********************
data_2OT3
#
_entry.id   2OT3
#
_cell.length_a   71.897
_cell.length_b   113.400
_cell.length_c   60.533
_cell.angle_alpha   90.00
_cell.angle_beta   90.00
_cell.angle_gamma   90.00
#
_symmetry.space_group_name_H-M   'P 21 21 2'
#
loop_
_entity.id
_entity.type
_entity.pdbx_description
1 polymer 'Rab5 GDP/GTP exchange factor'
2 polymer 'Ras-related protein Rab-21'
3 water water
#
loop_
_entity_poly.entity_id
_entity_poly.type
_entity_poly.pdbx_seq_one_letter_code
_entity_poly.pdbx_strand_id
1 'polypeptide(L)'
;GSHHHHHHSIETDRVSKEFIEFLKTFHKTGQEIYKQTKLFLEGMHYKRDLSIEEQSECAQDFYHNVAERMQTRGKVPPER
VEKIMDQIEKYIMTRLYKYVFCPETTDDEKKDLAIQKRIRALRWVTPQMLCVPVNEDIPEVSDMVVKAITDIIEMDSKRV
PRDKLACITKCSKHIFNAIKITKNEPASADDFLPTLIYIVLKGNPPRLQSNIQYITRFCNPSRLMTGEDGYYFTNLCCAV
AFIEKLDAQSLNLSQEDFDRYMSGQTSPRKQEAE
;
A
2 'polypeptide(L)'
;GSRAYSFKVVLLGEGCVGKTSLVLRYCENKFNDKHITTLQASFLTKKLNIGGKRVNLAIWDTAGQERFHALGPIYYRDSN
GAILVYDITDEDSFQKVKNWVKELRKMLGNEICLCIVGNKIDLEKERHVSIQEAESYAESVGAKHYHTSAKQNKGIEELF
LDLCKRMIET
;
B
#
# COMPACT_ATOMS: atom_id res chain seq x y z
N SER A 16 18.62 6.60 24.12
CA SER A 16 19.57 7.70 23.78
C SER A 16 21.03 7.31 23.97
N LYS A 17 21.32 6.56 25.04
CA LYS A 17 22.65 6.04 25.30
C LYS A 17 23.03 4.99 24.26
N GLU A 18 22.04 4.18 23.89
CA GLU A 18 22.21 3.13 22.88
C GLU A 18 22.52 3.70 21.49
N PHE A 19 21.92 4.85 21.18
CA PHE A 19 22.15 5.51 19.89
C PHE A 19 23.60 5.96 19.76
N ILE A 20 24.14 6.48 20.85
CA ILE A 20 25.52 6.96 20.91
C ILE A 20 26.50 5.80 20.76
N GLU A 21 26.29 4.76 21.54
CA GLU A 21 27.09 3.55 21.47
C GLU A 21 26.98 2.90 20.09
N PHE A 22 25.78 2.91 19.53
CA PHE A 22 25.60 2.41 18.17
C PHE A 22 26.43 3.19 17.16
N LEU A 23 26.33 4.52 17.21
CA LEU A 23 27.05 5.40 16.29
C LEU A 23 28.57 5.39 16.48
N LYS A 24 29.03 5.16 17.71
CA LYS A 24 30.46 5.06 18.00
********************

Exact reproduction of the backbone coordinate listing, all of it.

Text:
data_2OT3
#
_entry.id   2OT3
#
_cell.length_a   71.897
_cell.length_b   113.400
_cell.length_c   60.533
_cell.angle_alpha   90.00
_cell.angle_beta   90.00
_cell.angle_gamma   90.00
#
_symmetry.space_group_name_H-M   'P 21 21 2'
#
loop_
_entity.id
_entity.type
_entity.pdbx_description
1 polymer 'Rab5 GDP/GTP exchange factor'
2 polymer 'Ras-related protein Rab-21'
3 water water
#
loop_
_entity_poly.entity_id
_entity_poly.type
_entity_poly.pdbx_seq_one_letter_code
_entity_poly.pdbx_strand_id
1 'polypeptide(L)'
;GSHHHHHHSIETDRVSKEFIEFLKTFHKTGQEIYKQTKLFLEGMHYKRDLSIEEQSECAQDFYHNVAERMQTRGKVPPER
VEKIMDQIEKYIMTRLYKYVFCPETTDDEKKDLAIQKRIRALRWVTPQMLCVPVNEDIPEVSDMVVKAITDIIEMDSKRV
PRDKLACITKCSKHIFNAIKITKNEPASADDFLPTLIYIVLKGNPPRLQSNIQYITRFCNPSRLMTGEDGYYFTNLCCAV
AFIEKLDAQSLNLSQEDFDRYMSGQTSPRKQEAE
;
A
2 'polypeptide(L)'
;GSRAYSFKVVLLGEGCVGKTSLVLRYCENKFNDKHITTLQASFLTKKLNIGGKRVNLAIWDTAGQERFHALGPIYYRDSN
GAILVYDITDEDSFQKVKNWVKELRKMLGNEICLCIVGNKIDLEKERHVSIQEAESYAESVGAKHYHTSAKQNKGIEELF
LDLCKRMIET
;
B
#
# COMPACT_ATOMS: atom_id res chain seq x y z
N SER A 16 18.62 6.60 24.12
CA SER A 16 19.57 7.70 23.78
C SER A 16 21.03 7.31 23.97
N LYS A 17 21.32 6.56 25.04
CA LYS A 17 22.65 6.04 25.30
C LYS A 17 23.03 4.99 24.26
N GLU A 18 22.04 4.18 23.89
CA GLU A 18 22.21 3.13 22.88
C GLU A 18 22.52 3.70 21.49
N PHE A 19 21.92 4.85 21.18
CA PHE A 19 22.15 5.51 19.89
C PHE A 19 23.60 5.96 19.76
N ILE A 20 24.14 6.48 20.85
CA ILE A 20 25.52 6.96 20.91
C ILE A 20 26.50 5.80 20.76
N GLU A 21 26.29 4.76 21.54
CA GLU A 21 27.09 3.55 21.47
C GLU A 21 26.98 2.90 20.09
N PHE A 22 25.78 2.91 19.53
CA PHE A 22 25.60 2.41 18.17
C PHE A 22 26.43 3.19 17.16
N LEU A 23 26.33 4.52 17.21
CA LEU A 23 27.05 5.40 16.29
C LEU A 23 28.57 5.39 16.48
N LYS A 24 29.03 5.16 17.71
CA LYS A 24 30.46 5.06 18.00